CLP 6: “Liturgical translation . . . must faithfully communicate to a given people, and in their own language, that which the Church by means of this given text originally intended to communicate to another people in another time.”
MP 7: “… Fidelity cannot always be judged by individual words but must be sought in the context of the whole communicative act and according to its literary genre.”
CLP 6: “A faithful translation, therefore, cannot be judged on the basis of individual words: the total context of this specific act of communication must be kept in mind, as well as the literary form proper to the respective language.”
What does it mean to prepare a translation faithfully?
These are significant elements in the translation philosophy of Comme le prévoit. And now they are no longer the words of an obsolete instruction, much less a document standing in the shadows of official disapproval. They have become Pope Francis’s own words, spoken for our time.
It is also important to note that there are no comparable borrowings from Liturgiam authenticam in Francis’s motu proprio. The secretary for the Congregation for Divine Worship, Archbishop Arthur Roche, in an official comment released with the text [4], wrote that the new wording of Canon 838.3 (the canon concerning the role of bishops’ conferences) “clarifies that the translations must be completed fideliter according to the original texts, thus acknowledging the principal preoccupation of the Instruction Liturgiam authenticam.” But this gives Liturgiam authenticam too much credit; it is Comme le prévoit that is concerned with producing translations “faithfully”—Liturgiam authenticam is preoccupied with accuracy
The key instance of this is in paragraph 6 of Comme le prévoit, which says that translation must not “merely reproduce” the ideas and expressions of the original, but must “faithfully communicate” what the Church intends to convey. And, again, it says in paragraph 33, “Some euchological and sacramental formularies . . . should be translated integrally and faithfully, without variations, omissions, or insertions.” So on the one hand, faithfulness is a question of conveying meaning; on the other hand, faithfulness dictates that some formularies be translated with great exactitude.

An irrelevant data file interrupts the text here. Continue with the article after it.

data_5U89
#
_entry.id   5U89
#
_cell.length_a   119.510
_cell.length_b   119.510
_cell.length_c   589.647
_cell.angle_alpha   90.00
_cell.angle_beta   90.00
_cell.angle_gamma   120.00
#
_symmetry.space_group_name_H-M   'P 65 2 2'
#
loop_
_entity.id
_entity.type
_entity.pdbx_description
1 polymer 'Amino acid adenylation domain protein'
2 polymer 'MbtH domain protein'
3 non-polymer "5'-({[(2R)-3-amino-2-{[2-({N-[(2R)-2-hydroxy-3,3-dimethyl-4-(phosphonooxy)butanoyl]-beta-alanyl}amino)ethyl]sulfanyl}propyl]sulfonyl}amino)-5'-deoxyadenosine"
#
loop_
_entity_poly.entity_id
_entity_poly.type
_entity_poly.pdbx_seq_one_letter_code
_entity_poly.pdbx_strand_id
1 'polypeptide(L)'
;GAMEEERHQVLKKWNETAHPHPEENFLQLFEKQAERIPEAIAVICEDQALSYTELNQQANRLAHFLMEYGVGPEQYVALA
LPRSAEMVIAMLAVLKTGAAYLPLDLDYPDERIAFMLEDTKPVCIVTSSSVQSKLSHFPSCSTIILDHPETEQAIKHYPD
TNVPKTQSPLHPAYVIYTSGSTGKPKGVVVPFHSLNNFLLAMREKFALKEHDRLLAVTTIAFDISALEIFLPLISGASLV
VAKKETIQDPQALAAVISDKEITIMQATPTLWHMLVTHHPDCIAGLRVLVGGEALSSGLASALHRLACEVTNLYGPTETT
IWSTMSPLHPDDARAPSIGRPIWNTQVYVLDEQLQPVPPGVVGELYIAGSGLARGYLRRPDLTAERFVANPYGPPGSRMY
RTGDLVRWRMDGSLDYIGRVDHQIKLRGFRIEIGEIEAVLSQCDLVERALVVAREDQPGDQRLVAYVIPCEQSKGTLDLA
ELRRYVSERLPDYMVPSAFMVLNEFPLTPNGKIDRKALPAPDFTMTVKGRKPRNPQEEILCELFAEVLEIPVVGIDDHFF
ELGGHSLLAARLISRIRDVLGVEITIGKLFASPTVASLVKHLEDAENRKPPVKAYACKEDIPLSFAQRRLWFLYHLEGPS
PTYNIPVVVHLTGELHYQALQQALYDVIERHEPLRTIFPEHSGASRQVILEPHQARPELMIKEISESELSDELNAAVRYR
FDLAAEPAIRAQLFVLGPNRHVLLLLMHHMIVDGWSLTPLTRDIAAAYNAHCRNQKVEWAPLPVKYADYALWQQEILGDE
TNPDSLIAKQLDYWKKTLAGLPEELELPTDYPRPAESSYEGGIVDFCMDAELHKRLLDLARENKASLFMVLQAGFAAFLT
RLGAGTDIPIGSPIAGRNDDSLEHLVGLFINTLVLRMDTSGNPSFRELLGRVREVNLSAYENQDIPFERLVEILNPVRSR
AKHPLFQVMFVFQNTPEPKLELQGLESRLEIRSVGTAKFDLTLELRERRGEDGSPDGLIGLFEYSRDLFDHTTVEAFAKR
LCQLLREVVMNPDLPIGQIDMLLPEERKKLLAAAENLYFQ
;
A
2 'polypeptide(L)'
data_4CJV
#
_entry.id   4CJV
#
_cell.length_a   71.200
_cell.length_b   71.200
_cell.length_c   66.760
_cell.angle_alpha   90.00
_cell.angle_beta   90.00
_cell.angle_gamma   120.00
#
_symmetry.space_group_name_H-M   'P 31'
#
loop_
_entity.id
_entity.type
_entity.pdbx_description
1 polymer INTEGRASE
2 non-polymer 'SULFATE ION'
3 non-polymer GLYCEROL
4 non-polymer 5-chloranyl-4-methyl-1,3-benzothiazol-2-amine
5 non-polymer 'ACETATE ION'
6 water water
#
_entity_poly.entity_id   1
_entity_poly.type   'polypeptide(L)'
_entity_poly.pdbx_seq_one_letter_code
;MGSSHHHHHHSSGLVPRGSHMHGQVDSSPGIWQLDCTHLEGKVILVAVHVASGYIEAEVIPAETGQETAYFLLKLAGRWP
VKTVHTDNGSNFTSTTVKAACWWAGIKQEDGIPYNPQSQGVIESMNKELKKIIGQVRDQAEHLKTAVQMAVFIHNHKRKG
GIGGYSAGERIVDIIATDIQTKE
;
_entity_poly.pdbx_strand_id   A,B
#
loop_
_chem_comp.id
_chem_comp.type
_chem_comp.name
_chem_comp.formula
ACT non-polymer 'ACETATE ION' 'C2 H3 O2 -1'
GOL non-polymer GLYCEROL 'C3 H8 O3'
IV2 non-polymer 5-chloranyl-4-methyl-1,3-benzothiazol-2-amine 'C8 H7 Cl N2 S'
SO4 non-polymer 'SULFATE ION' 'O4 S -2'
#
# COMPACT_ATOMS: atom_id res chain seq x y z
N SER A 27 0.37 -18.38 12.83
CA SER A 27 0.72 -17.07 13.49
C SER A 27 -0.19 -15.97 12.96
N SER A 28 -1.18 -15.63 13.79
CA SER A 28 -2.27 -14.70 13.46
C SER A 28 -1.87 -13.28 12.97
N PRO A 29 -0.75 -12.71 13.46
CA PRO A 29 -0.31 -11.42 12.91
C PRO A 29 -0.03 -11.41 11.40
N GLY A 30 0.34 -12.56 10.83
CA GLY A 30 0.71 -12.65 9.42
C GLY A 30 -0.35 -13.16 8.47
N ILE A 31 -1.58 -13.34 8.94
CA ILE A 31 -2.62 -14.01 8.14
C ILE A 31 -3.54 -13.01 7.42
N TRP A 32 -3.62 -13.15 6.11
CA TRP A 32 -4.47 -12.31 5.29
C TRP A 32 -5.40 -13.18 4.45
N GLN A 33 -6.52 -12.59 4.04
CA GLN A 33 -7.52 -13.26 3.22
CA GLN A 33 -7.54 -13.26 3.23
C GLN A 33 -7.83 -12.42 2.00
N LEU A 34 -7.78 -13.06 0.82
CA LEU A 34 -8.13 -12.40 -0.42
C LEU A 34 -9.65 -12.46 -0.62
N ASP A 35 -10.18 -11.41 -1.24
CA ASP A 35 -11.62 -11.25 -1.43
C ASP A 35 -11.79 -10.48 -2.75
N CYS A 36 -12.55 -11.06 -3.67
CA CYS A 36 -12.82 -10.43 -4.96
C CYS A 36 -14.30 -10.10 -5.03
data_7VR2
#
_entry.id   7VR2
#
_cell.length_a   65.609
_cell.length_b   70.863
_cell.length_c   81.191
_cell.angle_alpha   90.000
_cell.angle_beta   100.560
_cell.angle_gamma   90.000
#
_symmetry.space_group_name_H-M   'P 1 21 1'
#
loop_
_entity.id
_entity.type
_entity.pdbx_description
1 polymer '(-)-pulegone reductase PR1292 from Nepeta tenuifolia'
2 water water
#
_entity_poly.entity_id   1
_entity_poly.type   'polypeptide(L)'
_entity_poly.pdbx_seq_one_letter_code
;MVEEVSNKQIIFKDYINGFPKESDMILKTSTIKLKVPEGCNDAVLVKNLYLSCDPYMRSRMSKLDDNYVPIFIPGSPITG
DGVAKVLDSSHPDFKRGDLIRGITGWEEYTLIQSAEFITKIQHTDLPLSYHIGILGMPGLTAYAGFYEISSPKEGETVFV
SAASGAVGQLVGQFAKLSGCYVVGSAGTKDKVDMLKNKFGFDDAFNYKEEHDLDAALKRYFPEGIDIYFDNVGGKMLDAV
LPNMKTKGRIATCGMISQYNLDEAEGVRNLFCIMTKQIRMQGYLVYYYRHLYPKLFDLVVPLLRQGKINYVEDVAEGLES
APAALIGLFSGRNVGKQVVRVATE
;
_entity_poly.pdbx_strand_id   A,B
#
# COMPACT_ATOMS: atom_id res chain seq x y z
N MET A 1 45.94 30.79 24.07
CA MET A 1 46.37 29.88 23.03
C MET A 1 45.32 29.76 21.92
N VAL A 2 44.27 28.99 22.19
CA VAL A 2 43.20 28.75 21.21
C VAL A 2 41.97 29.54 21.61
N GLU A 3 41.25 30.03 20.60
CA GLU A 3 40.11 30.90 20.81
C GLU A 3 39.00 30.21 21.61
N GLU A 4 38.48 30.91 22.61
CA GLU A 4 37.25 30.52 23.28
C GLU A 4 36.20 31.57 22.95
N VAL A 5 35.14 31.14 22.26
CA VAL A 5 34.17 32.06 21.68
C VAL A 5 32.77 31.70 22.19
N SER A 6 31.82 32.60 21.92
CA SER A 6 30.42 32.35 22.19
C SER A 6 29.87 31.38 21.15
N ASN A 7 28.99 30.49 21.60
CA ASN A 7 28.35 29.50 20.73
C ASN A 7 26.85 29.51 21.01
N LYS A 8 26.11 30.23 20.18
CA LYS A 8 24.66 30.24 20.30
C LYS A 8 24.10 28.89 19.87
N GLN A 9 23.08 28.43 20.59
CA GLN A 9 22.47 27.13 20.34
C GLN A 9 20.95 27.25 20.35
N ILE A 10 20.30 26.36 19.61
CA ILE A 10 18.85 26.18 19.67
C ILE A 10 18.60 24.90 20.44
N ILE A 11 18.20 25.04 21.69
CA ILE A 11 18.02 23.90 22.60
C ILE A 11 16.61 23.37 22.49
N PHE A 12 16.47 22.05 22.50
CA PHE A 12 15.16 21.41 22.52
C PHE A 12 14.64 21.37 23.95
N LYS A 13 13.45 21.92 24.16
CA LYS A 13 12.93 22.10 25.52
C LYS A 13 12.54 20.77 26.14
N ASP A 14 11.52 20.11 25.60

At stake here is precisely the question: What does it mean to prepare a translation faithfully? Until we grasp this, we won’t know what it means that our bishops are to do so “fideliter.” Archbishop Roche is surely right in saying that Liturgiam authenticam advocated faithful reproduction of the Latin sources. But the way of faithfulness, as Francis describes it, consists of more than this. It must also take into account pastoral values and respect for the receptor language—points Francis makes in Magnum principium.
Echoing the words of Paul VI, Francis speaks of the vernacular prayers becoming “the voice of the Church.” They are not a mere shadow of the Latin originals. They have their own integrity. This is a development Francis describes as arising from the Council itself, part of its “great principle” (magnum principium) of liturgical reform. Again, he draws upon Comme le prévoit:
MP 2: “[The Latin Church] willingly opened the door so that these versions [i.e. vernacular texts], as part of the rites themselves, might become the voice of the Church celebrating the divine mysteries along with the Latin language.”
CLP 6: “Liturgical translations have become . . . the voice of the Church” (address of Paul VI to participants in the congress on translations of liturgical texts, 10 November 1965).
Whereas Liturgiam authenticam advocates preserving the content and integrity of the original texts so as to develop a “sacral” language, spoken only in divine worship (LA 47), Francis has a different agenda. His describes the role of the vernacular texts as functioning “in a not dissimilar way to liturgical Latin for their elegance of style and the profundity of their concepts with the aim of nourishing the faith.”